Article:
“Historically, L.N.G. has been the marginal top-up fuel for the U.K.” said Jack Sharples, a research fellow at the Oxford Institute for Energy Studies, a research organization.

Britain sends some of the gas received at its three terminals to the continent through pipes under the North Sea.

The increases in liquefied gas have helped Europe compensate for shortfalls in gas from Russia. Increased imports of L.N.G. are the most important facet of the European Union’s strategy for reducing dependence on Russian gas.

While Russia has long supplied a wide range of energy commodities to Europe, Moscow’s chokehold on supplies of gas, used for heating, cooking, generating electric power and industry, has grown particularly strong, supplying about a third of Europe’s consumption in recent years.

“We simply cannot rely on a supplier who explicitly threatens us,” Ursula von der Leyen, president of the European Commission, said earlier this year as she outlined a proposal to make Europe independent of Russian energy.

A wide range of shippers have sent fuel to Europe, but the major increases have come from the United States, which, because of the boom in shale gas output, has grown from a standing start eight years ago to one of the world’s three largest L.N.G. exporters, along with Qatar and Australia. At times L.N.G. has exceeded the flow of Russian gas. About half of the ships that docked at Grain LNG over the last year came from the United States.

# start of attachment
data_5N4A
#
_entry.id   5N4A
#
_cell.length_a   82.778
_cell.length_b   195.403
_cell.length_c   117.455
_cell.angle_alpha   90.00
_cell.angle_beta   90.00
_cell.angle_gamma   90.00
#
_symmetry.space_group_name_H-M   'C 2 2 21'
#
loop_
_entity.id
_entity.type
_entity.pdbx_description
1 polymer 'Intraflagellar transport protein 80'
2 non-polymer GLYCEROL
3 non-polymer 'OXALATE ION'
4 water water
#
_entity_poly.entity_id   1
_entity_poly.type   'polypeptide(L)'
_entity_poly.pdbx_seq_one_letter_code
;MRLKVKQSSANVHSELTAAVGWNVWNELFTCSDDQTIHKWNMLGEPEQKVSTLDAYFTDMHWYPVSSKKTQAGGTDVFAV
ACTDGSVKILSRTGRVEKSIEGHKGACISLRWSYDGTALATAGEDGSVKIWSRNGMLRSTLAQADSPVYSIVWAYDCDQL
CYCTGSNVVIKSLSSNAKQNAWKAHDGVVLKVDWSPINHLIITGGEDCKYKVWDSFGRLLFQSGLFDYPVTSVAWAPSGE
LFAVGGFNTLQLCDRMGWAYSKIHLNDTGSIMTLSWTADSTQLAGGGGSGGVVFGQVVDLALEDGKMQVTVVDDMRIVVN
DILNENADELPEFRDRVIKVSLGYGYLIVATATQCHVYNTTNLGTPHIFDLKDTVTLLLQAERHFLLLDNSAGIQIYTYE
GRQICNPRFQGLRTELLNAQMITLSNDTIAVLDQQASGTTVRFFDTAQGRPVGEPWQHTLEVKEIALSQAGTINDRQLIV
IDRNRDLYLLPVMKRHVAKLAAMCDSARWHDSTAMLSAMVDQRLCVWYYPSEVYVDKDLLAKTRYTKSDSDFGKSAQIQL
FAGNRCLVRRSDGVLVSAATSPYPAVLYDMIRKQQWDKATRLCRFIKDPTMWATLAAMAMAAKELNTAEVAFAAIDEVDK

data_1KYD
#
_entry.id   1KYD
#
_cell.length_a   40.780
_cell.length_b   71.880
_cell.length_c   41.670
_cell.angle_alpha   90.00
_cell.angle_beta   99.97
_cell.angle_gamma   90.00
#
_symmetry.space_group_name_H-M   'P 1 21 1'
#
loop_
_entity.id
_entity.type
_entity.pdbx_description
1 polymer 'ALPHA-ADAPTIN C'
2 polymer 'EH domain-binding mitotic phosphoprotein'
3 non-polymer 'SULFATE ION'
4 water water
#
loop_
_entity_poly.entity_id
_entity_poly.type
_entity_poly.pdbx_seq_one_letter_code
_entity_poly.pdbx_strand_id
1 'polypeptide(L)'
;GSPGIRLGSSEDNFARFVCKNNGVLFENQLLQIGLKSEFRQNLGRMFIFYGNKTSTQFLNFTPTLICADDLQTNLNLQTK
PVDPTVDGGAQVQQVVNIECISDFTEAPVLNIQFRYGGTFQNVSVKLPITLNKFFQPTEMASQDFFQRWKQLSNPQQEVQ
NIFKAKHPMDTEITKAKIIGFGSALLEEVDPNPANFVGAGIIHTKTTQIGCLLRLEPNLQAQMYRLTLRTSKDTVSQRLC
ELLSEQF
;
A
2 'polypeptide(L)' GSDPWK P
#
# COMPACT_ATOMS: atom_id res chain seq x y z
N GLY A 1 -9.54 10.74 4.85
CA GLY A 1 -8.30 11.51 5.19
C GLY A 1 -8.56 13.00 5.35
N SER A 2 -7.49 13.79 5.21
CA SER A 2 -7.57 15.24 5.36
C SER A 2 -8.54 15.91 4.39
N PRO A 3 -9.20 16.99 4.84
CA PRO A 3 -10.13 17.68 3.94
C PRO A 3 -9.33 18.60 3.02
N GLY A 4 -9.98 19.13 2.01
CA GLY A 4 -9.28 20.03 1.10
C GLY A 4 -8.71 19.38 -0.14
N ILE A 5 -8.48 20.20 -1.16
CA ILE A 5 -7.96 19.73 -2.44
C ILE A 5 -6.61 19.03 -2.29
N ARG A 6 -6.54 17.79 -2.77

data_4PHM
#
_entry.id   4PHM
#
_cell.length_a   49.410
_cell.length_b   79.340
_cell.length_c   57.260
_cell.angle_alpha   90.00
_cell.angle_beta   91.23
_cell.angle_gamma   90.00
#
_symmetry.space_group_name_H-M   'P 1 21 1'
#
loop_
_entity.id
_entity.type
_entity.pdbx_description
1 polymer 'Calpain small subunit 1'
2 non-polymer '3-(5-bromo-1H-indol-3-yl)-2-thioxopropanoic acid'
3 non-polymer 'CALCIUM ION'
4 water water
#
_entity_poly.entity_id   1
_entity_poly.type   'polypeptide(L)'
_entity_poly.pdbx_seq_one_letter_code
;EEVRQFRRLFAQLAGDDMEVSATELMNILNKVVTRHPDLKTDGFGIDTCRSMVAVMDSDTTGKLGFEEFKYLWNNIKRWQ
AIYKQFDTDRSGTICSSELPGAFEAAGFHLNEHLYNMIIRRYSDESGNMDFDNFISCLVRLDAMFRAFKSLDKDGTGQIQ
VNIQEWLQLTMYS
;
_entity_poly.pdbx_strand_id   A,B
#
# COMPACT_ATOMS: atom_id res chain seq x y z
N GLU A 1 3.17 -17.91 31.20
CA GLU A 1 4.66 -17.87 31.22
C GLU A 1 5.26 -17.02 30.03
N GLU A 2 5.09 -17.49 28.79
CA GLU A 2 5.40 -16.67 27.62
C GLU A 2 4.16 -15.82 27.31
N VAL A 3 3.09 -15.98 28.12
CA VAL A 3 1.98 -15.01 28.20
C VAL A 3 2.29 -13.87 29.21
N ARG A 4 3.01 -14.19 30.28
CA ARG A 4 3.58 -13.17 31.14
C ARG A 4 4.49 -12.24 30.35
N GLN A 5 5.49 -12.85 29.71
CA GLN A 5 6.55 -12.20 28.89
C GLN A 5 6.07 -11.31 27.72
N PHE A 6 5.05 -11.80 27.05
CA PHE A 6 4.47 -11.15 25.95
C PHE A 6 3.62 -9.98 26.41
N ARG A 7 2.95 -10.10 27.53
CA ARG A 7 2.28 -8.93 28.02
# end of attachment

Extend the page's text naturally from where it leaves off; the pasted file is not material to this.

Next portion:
In February, President Biden agreed to ensure that at least 15 additional billion cubic meters of gas, equivalent to about 10 percent of imports from Russia, reached Europe this year, a goal that has already been met.

Unlike most natural gas, which comes through pipelines, L.N.G. can be shipped from anywhere that has invested in the facilities needed to chill it to a liquid, a multibillion-dollar investment, so it can go to places like the Isle of Grain with its mazes of equipment to turn it back into a vapor.

“The key is the flexibility,” said Paul Sullivan, head of systems capability and risk at National Grid, the utility that owns the L.N.G. terminal.

L.N.G. is an energy source that can make a difference in a hurry. Chilling natural gas to minus 260 degrees Fahrenheit reduces its volume to one six hundredth of its volume as a gas. A large tanker can carry enough fuel to light up to 70,000 homes for a year, according to an industry estimate.